Other than the Big Bang, there is no one beginning of anything. But, for this story, let's start in 2010.
Our economy was emerging from the 2008 crash, a growth that was being driven, in large part, by technology-based companies. I was on the board of the Technology Association of Oregon (TAO) and we often found ourselves in our board meetings discussing how hard it was for our companies to hire the people we needed to support this growth.
Several initiatives were launched to attract new talent to our state. These initiatives focused on telling our story to potential employees in major markets around the country. A story shaped by the Fort Hall Decision.
The story was something like this: Come to Oregon. We have a great quality of life. And if the job doesn't work out, don't worry, we have a vital industry here so there are a lot of other employment opportunities.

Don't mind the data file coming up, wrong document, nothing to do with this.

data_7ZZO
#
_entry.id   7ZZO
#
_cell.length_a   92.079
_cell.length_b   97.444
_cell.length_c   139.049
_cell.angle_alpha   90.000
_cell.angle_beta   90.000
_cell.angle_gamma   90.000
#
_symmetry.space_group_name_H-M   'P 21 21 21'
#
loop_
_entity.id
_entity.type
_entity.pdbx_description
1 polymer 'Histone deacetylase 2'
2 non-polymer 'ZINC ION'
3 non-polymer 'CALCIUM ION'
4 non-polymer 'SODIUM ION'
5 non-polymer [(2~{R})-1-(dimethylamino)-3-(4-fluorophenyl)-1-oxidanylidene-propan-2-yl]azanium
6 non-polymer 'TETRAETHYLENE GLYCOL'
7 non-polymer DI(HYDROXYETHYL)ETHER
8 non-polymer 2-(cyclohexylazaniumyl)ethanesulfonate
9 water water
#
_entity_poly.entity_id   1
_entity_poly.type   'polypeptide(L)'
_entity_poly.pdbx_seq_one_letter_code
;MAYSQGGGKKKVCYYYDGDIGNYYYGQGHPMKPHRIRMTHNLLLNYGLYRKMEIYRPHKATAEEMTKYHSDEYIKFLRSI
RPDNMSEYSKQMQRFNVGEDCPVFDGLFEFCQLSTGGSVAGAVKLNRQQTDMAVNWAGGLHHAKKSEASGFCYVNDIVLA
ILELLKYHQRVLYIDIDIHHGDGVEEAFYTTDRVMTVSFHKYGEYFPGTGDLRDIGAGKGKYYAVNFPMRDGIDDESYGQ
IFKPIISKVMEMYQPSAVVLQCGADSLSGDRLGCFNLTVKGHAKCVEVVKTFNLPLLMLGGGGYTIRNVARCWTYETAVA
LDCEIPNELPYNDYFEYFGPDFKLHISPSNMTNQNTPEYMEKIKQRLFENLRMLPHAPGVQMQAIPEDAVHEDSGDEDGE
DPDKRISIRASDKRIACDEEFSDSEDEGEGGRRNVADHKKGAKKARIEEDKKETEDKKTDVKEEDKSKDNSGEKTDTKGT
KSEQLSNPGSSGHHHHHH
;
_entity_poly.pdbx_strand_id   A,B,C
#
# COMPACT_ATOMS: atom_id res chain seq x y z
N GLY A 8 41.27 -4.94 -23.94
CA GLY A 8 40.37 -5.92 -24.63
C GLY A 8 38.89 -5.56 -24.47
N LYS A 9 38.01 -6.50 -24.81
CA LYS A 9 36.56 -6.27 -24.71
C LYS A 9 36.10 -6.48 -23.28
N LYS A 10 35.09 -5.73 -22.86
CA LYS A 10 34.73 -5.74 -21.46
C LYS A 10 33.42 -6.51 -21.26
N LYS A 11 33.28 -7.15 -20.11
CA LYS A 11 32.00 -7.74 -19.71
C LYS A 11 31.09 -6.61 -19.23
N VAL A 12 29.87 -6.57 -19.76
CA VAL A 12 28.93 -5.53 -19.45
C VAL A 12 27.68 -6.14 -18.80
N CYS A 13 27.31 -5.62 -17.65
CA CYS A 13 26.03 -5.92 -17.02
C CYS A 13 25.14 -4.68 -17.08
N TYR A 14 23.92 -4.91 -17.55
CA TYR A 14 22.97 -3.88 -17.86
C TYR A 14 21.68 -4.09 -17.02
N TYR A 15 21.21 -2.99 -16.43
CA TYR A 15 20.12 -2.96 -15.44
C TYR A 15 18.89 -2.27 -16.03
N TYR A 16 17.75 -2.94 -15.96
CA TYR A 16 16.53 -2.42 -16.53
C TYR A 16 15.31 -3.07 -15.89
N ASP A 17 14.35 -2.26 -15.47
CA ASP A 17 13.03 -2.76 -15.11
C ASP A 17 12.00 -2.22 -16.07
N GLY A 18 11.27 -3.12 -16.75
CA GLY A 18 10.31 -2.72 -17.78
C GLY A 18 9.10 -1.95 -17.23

Techlandia - a place of new opportunity. We branded and hit the road.
There was only one problem. Importing talent is only a short-term fix. You cannot build long-term economic competitiveness using imported talent.
Recognizing that all businesses in our economy are being transformed by new creative and production technologies, we knew that this talent problem touched every kind of company in Oregon.
So we asked ourselves a simple question: "How well are we preparing Oregon students for Oregon jobs?"